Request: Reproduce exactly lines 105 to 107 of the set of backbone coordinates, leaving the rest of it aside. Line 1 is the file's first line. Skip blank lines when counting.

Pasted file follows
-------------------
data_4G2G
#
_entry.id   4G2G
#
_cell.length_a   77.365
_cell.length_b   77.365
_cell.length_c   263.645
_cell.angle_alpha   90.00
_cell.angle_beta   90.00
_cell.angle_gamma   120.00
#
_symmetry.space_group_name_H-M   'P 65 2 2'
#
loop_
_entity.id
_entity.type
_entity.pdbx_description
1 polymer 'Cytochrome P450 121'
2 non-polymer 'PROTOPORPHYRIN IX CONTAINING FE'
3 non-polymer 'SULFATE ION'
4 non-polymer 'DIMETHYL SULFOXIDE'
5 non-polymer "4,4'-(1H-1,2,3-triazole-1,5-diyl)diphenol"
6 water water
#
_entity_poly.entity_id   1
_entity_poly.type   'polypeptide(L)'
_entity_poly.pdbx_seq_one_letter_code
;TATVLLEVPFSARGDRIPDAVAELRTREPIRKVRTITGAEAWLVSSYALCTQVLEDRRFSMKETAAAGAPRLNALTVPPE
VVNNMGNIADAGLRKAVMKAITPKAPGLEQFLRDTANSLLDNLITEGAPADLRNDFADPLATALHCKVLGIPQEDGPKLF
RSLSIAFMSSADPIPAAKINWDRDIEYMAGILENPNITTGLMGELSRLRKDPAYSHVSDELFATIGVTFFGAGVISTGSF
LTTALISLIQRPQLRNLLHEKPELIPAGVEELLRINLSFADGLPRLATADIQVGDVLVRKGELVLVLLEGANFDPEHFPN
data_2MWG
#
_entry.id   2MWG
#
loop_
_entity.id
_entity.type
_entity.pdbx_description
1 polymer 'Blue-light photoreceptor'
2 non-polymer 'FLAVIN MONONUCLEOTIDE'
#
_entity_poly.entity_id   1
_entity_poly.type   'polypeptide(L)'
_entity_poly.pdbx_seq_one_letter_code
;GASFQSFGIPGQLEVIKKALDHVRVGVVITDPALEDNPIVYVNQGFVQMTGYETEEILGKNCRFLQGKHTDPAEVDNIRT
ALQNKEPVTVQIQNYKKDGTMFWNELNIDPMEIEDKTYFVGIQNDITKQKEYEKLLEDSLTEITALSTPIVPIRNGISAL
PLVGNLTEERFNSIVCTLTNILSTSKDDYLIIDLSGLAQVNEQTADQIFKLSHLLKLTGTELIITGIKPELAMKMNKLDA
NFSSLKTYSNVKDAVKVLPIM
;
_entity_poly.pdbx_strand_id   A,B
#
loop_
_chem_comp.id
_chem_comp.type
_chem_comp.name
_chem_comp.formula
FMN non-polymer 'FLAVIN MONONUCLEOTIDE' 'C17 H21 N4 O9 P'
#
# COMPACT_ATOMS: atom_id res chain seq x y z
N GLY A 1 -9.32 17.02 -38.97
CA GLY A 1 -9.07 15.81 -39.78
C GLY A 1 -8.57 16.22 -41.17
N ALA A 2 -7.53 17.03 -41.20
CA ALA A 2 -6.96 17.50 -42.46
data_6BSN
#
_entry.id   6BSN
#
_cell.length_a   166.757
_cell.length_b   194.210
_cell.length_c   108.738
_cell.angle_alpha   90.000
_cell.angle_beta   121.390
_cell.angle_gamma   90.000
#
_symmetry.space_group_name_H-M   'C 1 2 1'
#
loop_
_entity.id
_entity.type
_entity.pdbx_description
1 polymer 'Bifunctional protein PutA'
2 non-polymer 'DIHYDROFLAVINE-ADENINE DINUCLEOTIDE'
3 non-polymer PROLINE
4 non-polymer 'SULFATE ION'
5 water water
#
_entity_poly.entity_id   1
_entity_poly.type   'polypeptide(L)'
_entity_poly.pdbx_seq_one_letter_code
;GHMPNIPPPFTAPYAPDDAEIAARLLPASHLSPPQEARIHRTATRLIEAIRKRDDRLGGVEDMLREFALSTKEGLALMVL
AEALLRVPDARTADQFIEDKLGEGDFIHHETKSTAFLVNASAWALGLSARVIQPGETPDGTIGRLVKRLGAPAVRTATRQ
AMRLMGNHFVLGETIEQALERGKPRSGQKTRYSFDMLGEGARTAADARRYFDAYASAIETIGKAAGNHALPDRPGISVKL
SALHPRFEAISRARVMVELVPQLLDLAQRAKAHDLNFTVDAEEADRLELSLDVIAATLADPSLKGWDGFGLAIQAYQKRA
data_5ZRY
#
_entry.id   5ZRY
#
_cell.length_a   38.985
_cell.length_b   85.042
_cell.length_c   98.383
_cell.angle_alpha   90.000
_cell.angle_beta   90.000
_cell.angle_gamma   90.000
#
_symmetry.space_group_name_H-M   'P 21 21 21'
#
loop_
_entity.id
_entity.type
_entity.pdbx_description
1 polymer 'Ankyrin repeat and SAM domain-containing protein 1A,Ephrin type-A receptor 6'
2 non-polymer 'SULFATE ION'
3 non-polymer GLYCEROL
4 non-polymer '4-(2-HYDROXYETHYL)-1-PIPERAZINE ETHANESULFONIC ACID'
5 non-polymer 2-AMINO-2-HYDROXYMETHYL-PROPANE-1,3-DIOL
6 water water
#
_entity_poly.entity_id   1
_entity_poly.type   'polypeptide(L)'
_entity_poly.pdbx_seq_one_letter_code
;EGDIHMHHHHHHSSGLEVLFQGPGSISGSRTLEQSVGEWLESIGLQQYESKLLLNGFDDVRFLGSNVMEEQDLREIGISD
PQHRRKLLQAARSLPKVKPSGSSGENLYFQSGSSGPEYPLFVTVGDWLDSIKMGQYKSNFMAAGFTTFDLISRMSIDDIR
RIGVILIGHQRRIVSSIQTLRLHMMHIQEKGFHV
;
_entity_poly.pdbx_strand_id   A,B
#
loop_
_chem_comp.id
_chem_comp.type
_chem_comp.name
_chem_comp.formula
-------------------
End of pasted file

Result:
_cell.angle_gamma   90.000
#
_symmetry.space_group_name_H-M   'P 21 21 21'